James Clyburn has won all 11 of his races to represent South Carolina's 6th Congressional District. Along the way, he's risen to the powerful position of No. 3 Democrat in the U.S. House.
But that doesn't mean the S.C. State graduate, who turned 74 Monday, doesn't know what it's like to lose.
The former history teacher at Charleston's long-closed C.A. Brown High School stressed that personal point last Friday during a speech to about 200 students and parents at the Louisiana Leadership Institute in Baton Rouge.
He also emphasized the importance of bouncing back from defeat, which he suffered in three elections before ever becoming a federal lawmaker.
He recalled falling only 500 votes short in a 1970 run for the S.C. House. He thought he had won by a similar margin -and even thought the outcome was questionable. But rather than dispute the result, he accepted it.
Soon afterward, newly elected Gov. John West offered him a position in state government. Four years later, Mr. Clyburn became the first South Carolina Human Affairs commissioner, a job he held for 18 years.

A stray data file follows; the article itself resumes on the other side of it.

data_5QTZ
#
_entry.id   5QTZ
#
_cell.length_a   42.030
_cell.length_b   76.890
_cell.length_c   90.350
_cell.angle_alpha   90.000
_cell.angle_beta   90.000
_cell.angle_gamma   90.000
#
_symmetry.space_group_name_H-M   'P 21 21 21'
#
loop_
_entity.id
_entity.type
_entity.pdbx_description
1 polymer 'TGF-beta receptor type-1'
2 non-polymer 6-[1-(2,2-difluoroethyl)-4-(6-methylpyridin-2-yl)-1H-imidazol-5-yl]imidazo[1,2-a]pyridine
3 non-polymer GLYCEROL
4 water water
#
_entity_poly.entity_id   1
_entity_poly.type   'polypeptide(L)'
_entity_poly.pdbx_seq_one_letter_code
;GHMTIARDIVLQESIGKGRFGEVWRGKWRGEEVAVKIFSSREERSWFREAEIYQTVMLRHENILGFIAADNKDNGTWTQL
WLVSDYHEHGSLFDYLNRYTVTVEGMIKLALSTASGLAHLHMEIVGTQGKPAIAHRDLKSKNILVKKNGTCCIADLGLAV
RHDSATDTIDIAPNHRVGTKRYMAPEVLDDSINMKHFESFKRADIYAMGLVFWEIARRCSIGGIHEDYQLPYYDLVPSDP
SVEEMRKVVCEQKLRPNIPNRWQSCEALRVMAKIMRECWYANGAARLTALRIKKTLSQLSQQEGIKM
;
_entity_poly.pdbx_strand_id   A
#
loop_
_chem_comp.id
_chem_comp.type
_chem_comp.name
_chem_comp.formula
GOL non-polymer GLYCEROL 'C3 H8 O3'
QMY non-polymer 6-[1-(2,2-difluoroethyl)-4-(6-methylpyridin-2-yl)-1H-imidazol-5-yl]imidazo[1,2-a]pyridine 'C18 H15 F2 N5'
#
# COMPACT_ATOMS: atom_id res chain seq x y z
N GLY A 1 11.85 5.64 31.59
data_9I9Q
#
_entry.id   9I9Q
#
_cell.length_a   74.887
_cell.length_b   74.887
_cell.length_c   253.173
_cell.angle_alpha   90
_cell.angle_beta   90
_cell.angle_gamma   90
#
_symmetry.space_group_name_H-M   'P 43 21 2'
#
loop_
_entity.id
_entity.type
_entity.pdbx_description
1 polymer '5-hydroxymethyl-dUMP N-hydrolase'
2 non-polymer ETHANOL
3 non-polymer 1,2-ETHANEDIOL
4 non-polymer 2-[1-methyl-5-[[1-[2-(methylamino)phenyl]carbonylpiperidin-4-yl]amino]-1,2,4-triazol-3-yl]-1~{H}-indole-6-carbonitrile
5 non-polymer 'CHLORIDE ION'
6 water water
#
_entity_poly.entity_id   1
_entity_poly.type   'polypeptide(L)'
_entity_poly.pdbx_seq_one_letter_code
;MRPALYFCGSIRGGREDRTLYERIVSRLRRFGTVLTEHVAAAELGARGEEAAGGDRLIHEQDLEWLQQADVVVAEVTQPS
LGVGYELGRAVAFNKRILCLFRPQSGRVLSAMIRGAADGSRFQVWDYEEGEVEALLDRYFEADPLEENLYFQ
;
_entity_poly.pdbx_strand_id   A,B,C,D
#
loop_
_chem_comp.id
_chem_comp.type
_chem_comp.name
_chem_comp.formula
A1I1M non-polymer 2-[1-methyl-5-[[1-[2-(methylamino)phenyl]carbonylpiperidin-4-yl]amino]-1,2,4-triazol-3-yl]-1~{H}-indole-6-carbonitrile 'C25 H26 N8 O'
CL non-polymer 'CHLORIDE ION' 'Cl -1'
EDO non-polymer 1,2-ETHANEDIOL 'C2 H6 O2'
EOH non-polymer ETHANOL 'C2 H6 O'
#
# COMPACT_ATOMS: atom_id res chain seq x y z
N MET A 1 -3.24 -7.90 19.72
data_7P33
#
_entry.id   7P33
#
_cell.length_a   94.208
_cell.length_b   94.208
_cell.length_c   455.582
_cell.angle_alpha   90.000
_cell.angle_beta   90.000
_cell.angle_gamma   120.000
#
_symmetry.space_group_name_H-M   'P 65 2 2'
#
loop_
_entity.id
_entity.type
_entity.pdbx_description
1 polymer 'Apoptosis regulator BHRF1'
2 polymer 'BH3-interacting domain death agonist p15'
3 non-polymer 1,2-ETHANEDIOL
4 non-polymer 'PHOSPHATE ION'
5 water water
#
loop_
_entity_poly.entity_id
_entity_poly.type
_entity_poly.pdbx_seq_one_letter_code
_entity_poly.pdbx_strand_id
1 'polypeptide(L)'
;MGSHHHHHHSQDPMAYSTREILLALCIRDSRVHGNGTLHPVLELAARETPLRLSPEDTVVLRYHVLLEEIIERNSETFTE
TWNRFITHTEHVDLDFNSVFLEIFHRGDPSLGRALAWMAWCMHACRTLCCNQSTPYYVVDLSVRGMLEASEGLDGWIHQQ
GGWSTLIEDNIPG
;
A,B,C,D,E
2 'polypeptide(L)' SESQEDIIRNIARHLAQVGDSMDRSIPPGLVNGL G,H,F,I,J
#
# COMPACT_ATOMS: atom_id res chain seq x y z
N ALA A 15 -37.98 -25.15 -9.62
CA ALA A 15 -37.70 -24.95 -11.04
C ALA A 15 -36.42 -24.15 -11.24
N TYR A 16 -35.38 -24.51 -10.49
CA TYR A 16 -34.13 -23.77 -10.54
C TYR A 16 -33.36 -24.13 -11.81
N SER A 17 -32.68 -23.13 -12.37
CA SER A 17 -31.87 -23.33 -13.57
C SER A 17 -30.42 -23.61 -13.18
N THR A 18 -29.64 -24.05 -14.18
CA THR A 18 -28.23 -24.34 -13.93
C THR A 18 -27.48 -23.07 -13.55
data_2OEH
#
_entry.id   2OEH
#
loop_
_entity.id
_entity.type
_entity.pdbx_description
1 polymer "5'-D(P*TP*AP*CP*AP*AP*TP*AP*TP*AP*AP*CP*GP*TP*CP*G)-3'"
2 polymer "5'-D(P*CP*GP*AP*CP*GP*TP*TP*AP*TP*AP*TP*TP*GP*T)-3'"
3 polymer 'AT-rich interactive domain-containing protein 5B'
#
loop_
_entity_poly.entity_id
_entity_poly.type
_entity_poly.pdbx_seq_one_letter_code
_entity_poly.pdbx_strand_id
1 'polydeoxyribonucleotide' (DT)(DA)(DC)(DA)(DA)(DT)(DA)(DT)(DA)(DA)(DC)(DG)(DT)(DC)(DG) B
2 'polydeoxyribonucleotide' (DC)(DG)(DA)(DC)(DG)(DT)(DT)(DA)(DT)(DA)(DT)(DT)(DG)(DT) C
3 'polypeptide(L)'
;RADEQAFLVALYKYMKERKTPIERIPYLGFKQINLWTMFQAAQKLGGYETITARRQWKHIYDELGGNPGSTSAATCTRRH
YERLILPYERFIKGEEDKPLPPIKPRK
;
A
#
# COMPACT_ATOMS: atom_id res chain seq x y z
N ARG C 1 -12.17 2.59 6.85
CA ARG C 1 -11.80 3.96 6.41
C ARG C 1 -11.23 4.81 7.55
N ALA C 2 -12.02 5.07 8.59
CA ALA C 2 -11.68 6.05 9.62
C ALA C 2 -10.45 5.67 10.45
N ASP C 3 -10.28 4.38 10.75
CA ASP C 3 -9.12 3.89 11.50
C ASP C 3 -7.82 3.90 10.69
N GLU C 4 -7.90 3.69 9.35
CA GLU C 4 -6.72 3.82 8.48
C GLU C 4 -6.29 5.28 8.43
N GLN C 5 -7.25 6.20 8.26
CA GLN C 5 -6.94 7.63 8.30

As Rep. Clyburn told Friday's audience of Gov. West: "He saw that I knew how to lose. I haven't looked back since."
He also urged the young people in the audience to summon their own powers of perseverance by refusing to let what can be merely temporary setbacks deter them from their goals:
"I want each of you to keep trying until you get it right."
And citing famous inventors like Thomas Edison, he challenged them to produce innovations across a wide range: "We're still looking for people like you to open secrets and solve problems. This world is waiting on you. This world is depending on you."
Like many South Carolinians outside the 6th District, we often disagree with Rep. Clyburn's generally liberal viewpoints on assorted issues of public policy.
But in that speech, the ex-teacher presented an uplifting lesson for all, regardless of age or ideology.
And if more Americans would learn it, bipartisan progress would be easier to achieve.
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